Dry Creek Valley’s Early History – A Photo Essay

Sonoma’s Dry Creek Valley was settled by American families following the Gold Rush of 1849. By the 1880s, the area we now recognize as an AVA was home to nine wineries and almost 900 acres of vines were planted. A few of our present-day wineries have been making wine since the 19th century, and many of our current wineries make zinfandel from grapes planted more than 100 years ago. Here’s a photo essay looking back at the early days of a few of our pioneering winegrowers: Mauritson Wines, Seghesio Family Vineyards, Puccioni Vineyards, and Pedroncelli.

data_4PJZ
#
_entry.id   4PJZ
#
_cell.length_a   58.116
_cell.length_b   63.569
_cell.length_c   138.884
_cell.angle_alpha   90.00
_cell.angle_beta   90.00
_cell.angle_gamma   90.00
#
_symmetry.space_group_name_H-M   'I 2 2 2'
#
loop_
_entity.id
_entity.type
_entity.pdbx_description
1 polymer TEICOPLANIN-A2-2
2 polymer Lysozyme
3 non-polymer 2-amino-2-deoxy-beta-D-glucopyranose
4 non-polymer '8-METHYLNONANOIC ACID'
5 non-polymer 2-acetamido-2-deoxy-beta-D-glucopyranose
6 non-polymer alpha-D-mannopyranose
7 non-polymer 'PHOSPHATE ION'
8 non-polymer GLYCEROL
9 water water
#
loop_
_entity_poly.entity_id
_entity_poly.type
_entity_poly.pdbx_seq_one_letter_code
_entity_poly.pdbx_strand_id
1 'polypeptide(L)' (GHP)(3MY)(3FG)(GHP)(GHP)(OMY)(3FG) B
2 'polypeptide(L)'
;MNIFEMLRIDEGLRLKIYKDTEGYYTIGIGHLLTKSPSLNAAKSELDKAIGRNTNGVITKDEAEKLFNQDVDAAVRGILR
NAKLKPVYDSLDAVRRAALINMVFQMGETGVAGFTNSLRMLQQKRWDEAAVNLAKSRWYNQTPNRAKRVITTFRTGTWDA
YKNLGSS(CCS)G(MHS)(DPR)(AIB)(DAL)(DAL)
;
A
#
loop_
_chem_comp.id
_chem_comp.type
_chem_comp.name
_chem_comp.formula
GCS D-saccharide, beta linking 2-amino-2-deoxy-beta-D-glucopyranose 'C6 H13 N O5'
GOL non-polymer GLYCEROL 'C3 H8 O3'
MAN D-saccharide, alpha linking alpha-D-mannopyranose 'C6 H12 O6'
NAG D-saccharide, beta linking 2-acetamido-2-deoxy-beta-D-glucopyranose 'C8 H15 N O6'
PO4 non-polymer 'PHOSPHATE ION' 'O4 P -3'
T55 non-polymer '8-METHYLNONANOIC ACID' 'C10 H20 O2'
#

Mauritson Family 19th Century Photography old photograph california history vineyard grapes car

The Mauritson family, farming in Dry Creek Valley since 1868.

mauritson family vineyards rockpile ava dry creek valley sonoma county california wine

The Mauritson family property in what is now Rockpile AVA, at the turn of the 20th century.

Edoardo and Angela, founders of Seghesio Family Vineyards stand in front of the Sonoma County home they purchased in 1895.

Edoardo and Angela, founders of Seghesio Family Vineyards stand in front of the Sonoma County home they purchased in 1895.

Puccioni Vineyards historic photo

Louie Puccioni of Pucccioni Vineyards, b. 1906, in tending his family’s vineyard.

Louie Puccioni tends to the crops with his mules.

Louie Puccioni tends to the crops with his mules.

Pedroncelli family barbecue

Pedroncelli family barbecue in the late 1940s.

Giovanni and John Pedroncelli

Jim and his son John Pedroncelli in the vineyard.